"Combine a gritty style of play with quick hands and fast feet, throw in a swagger that sat well with his movie-star good looks, mix well with his fair share of nastiness and you have the young Derek Sanderson, better known by his friends and teammates as “Turk”.
Born and raised in Niagara Falls, Ontario, he played his junior hockey for the N.F. Flyers. In 1965 Turk led his team to the Memorial Cup, symbol of junior hockey supremacy in Canada and in 1967 he was the recipient of the Eddie Powers Memorial Trophy as the OHL’s leading scorer.
Instinctively, Derek always understood the value of “the big stage.” In 1966, the Boston Bruins management, in the middle of a cellar-dwelling season, decided to arrange a game in the Boston Gardens between the Sanderson-led Niagara Falls Flyers and the Bobby Orr-led Oshawa Generals to showcase their up and coming talent. Winning that night was not Sanderson’s agenda; enticing Orr into a brawl was. The scouts and the fans took note. A year later the two budding superstars were teammates on the Bruins.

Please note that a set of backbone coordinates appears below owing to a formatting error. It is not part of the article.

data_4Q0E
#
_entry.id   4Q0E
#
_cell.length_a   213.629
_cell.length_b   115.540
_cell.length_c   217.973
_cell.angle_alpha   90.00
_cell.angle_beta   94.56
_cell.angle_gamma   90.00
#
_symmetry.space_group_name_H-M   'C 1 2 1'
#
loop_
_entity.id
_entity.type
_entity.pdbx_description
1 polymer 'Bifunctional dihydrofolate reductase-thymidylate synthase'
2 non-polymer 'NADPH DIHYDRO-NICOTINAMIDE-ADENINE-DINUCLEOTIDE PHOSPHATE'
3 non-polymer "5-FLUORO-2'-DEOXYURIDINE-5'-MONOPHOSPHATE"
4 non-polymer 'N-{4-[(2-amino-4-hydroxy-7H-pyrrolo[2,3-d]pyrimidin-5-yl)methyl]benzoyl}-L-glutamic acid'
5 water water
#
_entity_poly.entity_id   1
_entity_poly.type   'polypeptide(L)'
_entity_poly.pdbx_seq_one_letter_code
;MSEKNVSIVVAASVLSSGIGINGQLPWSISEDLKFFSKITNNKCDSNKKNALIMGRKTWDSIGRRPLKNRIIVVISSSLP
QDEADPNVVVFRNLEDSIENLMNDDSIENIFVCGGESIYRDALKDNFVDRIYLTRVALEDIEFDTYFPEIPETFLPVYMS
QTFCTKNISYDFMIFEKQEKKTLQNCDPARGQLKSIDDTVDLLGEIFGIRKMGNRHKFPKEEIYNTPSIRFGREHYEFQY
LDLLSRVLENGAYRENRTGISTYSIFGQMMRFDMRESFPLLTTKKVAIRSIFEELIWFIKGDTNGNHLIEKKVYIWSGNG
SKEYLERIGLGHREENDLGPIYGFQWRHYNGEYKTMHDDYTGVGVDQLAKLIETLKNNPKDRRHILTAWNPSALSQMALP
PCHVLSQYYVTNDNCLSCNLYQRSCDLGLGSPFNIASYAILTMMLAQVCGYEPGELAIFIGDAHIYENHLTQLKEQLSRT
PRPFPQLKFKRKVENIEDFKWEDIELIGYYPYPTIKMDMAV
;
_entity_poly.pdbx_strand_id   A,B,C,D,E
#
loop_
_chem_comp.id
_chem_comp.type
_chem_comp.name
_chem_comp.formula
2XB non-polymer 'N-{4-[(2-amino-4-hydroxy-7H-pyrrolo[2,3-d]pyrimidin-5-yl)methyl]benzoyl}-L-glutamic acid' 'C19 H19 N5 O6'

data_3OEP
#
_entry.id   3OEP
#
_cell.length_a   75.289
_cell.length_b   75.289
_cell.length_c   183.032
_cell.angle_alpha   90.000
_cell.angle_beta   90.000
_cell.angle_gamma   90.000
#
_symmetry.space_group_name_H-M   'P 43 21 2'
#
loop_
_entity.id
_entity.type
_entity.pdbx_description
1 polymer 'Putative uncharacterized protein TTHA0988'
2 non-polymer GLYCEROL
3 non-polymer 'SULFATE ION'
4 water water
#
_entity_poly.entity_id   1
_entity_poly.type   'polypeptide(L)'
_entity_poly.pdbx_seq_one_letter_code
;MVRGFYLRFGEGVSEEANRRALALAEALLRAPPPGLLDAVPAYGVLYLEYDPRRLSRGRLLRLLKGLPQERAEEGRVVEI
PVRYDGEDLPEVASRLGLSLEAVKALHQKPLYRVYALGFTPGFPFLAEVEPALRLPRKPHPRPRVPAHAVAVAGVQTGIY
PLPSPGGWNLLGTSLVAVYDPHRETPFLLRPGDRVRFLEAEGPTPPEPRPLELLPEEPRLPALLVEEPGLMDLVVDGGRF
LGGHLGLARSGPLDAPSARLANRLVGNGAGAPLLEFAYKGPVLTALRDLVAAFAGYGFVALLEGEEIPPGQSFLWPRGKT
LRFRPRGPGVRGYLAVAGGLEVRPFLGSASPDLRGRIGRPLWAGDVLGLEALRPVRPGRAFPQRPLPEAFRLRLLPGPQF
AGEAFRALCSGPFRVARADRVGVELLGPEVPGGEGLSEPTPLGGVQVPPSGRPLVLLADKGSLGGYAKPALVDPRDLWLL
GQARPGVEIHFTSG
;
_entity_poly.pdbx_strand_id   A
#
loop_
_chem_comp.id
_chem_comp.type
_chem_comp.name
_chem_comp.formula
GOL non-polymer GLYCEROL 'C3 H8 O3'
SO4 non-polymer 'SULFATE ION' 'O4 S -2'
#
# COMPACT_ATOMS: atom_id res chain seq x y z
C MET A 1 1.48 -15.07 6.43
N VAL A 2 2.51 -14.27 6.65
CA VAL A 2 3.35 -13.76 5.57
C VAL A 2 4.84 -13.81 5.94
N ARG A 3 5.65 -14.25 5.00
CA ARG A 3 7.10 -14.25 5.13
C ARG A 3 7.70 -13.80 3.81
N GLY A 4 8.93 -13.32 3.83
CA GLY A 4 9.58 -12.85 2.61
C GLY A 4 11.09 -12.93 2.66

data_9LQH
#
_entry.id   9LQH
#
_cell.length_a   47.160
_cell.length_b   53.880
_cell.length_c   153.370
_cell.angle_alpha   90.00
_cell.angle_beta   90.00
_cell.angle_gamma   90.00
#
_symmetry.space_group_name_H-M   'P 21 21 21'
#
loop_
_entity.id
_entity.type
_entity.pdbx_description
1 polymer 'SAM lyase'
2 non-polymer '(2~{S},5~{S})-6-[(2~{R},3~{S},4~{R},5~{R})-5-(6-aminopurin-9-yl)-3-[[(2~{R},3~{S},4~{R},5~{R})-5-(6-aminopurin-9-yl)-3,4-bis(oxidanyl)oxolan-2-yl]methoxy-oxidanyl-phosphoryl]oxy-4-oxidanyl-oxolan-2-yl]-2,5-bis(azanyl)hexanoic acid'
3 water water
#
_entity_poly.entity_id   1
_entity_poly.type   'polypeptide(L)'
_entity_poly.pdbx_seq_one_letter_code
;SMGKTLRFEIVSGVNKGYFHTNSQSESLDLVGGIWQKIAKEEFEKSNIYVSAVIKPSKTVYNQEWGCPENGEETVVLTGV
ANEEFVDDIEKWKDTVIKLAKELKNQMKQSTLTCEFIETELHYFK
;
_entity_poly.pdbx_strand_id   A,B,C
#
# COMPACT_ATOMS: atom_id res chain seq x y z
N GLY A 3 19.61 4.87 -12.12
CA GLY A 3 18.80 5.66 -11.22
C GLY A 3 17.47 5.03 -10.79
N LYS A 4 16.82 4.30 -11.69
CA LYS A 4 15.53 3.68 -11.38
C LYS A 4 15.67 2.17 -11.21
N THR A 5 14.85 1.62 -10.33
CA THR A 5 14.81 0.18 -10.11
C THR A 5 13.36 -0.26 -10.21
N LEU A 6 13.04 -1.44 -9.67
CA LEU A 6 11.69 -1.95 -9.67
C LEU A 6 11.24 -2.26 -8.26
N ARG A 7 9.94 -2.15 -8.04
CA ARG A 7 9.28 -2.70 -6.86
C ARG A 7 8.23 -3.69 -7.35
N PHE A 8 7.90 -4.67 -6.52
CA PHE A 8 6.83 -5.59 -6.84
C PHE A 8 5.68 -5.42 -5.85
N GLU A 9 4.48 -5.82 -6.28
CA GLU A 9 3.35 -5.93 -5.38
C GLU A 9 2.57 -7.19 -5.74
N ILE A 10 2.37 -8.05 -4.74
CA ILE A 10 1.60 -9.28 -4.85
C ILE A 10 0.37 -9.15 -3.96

Playing with the Bruins in 1967-68, he scored 24 goals with 25 assists and won the Calder Trophy as Rookie of the Year.
Despite playing with a Hall-of Fame lineup in Bobby Orr, Phil Esposito, Gerry Cheevers and Ed Westfall, Turk became a fan favorite and to many the most exciting player on the ice; with him on the ice you never knew what would happen next.
Those early years in Boston were the apex of his life. Fame and fortune had come his way. He drove a silver Rolls Royce, owned a nightclub, Bachelors Three, in New York and Boston in partnership with Joe Namath and could make quite an entrance with his full-length mink coat and a new blonde on his arm every night.
Probably the most famous goal in hockey history is the winning tally in the 1970 Bruins Stanley Cup final game. The image of Bobby Orr flying though the air after whipping the puck past St. Louis goalie Glenn Hall in indelibly etched in the minds of most hockey fans, Bruin supporter or not. That perfect pass, zipped from behind the goal line that set Orr up, was from Derek Sanderson. “I made the kid famous,” he joked."